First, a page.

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Marine Corps Toughens Rifle Qualification

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Marine Rifle Qualification

A Marine aims in during the new course of fire on Edson Range aboard Camp Pendleton, Calif. The new course provides an increased emphasis on combat marksmanship.

Official USMC Photo
Updated September 26, 2005
by Lance Cpl. Alec Kleinsmith

MARINE CORPS BASE CAMP PENDLETON, CA -- Military technology and training must seek new and unique avenues of approach in their teachings as the face of modern warfare continues to evolve

Beginning Oct. 1, the Marine Corps will follow this ideal by introducing two changes to the rifle qualification Marines are required to complete annually, making the program tougher, longer and more rewarding.

Though the program is an improvement, it’s only temporary.

The Marine Corps is still working to create an even broader and more diverse marksmanship program.

“The new course is an interim program, but the Marine Corps is headed in the right direction, and the basic combat shooting skills offers the type of target engagements Marines would most likely use in a hostile environment,” said Chief Warrant Officer 3 Leonard S. Garcia, the officer-in-charge for the marksmanship training branch.

The first change is the scoring system, which has been completely revamped. Rather than go by the current “hit or miss” approach, which awards Marines one point for hitting the black of the target and zero for missing, the Corps has adopted the same point system that Marine Corps entry-level recruits go by.

Instead of the current maximum of 65 points, the new scoring system allows for a maximum score of 250.

To qualify as marksman, Marines will need to score between a 190 to 209, a 210 to 219 for sharpshooter and an expert needs 220 or more.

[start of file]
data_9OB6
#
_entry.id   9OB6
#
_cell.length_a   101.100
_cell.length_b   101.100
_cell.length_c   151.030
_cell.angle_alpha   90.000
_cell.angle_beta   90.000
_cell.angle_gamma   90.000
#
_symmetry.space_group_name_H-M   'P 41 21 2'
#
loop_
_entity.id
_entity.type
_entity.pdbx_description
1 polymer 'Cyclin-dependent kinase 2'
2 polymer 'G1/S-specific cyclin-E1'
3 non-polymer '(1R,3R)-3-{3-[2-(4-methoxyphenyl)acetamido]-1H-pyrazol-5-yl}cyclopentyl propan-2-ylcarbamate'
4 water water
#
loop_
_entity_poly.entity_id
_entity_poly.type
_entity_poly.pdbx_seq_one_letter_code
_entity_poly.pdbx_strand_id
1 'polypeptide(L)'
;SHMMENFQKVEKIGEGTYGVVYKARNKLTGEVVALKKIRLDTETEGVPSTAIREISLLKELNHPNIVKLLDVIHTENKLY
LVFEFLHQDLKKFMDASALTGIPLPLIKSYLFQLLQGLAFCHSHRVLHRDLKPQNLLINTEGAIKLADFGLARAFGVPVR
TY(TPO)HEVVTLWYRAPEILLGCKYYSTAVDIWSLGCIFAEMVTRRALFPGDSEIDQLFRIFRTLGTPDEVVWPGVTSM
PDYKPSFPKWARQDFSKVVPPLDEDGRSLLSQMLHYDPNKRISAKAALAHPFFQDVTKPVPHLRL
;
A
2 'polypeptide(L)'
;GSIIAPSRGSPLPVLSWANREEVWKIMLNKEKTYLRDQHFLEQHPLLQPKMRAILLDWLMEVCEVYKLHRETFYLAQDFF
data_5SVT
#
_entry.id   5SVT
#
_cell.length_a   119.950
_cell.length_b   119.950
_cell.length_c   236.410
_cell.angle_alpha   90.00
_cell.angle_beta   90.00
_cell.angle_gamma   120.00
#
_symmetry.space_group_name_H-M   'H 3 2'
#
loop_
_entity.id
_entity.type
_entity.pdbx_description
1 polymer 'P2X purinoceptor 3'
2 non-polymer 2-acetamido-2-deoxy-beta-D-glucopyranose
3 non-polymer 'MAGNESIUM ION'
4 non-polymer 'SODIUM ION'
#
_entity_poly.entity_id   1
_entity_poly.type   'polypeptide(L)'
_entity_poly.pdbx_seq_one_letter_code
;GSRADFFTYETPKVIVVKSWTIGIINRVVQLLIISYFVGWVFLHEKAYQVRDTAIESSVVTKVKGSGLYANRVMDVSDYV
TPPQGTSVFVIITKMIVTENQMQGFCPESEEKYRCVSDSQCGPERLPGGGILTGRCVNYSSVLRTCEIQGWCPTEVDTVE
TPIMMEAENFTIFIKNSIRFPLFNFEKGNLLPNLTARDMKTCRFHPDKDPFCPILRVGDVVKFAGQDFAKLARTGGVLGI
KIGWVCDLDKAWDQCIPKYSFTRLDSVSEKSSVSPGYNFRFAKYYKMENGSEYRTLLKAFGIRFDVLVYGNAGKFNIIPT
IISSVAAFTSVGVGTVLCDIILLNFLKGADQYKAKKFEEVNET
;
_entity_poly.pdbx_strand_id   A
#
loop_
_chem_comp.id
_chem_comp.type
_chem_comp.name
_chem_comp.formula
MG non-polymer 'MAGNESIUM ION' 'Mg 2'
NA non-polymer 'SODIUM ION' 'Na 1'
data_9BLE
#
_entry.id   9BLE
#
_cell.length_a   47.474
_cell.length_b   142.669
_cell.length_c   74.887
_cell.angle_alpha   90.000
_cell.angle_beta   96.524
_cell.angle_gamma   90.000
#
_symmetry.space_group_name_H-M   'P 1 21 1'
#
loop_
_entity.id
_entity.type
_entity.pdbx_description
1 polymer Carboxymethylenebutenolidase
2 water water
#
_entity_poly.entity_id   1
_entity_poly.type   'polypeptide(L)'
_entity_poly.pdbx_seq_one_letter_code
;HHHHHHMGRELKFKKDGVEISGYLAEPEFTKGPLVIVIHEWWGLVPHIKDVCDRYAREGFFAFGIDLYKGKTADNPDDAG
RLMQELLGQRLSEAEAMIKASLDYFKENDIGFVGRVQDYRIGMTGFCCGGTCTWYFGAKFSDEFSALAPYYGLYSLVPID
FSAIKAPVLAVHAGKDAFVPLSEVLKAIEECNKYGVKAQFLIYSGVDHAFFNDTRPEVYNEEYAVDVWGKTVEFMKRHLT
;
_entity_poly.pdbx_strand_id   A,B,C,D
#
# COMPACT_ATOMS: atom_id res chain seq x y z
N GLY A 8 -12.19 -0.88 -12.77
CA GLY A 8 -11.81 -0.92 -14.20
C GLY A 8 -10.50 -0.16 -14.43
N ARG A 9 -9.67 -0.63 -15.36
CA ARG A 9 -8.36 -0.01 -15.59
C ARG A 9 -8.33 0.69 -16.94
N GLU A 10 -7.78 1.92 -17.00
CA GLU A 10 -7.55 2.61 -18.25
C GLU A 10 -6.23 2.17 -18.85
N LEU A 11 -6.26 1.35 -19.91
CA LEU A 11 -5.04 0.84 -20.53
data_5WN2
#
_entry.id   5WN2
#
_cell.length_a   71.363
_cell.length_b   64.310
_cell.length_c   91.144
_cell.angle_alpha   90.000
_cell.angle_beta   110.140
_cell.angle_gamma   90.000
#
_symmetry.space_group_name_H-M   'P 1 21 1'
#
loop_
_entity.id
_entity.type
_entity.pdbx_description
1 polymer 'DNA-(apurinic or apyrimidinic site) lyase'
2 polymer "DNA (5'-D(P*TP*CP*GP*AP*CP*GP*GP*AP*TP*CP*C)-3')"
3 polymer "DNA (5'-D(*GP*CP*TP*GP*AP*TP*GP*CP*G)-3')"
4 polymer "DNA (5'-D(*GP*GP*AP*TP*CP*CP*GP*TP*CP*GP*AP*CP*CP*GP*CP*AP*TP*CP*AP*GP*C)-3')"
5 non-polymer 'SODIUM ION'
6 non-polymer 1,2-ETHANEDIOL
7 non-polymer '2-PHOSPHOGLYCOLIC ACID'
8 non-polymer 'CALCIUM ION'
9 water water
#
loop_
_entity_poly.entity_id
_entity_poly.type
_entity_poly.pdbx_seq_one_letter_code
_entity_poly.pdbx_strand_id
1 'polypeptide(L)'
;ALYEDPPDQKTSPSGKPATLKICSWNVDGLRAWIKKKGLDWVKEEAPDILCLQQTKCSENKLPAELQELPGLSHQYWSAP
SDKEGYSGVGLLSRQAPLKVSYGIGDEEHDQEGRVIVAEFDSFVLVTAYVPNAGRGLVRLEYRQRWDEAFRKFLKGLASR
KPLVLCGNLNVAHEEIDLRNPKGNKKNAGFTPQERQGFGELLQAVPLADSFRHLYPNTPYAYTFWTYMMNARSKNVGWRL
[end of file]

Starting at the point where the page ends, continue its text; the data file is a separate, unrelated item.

In addition to the new scoring system, Marines will be required to complete an alternate course of fire that more closely resembles a combat-oriented environment.

The new course of fire, which will take up the last two days of firing, tests the accuracy and dexterity of Marines by having them fire short, controlled bursts in time limits ranging from three to eight seconds.

The most intimidating part of the new course of fire may be the requirements for passing.

“If a Marine shoots a high expert on Wednesday but fails the basic combat shooting portion of the qualification on Friday, then that Marine is not qualified,” said Garcia.

Once the Marine passes the basic combat shooting portion, he or she will only qualify as a marksman rather than an expert, said Garcia.

There are four tables that are used in the new marksmanship program.

Table one is fundamental marksmanship, which has Marines practicing using iron sights on the known-distance range.

Table two includes three hours of classroom training, followed by practical application drills.

Table three includes two to three days of classroom and live-fire training in close combat shooting.

All basic Marines will be required to pass tables one through three in order to qualify.

Table four, which is the advanced course, will be a requirement for all infantry Marines.

The table has the Marines firing more than 500 rounds and requires more classroom training.

While the new course doesn’t supply Marines with a completely accurate combat situation, it is a vast improvement from the standard rifle qualification, which allows Marines the luxury to take their time and execute proper firing fundamentals in a relatively stress-free environment.

One of the other aspects of the new program may not be a welcome addition to some Marines.

Marines who shoot expert for two consecutive years don’t have to go back to the range, but with the new changes that exemption will be more difficult to attain.

For instance, if a Marine shoots a low expert score of 220, the Marine’s commander has more authority to order the Marine out to the range again.

The new additions seem to be garnering positive attention from many Marines, including range officials.

“I really like the new changes to the rifle qualification because it places Marines in a more realistic situation and it’s much more combat oriented,” said Staff Sgt. James D. Groves, the Camp Horno range staff noncommissioned officer-in-charge.

“Fundamental marksmanship training will be more challenging because we have increased the standards and we are giving Marines one less day to qualify,” said Garcia.

Once implemented, the new changes for rifle qualification will aim to provide Marines with the necessary skills to combat enemy threats in every clime and place.

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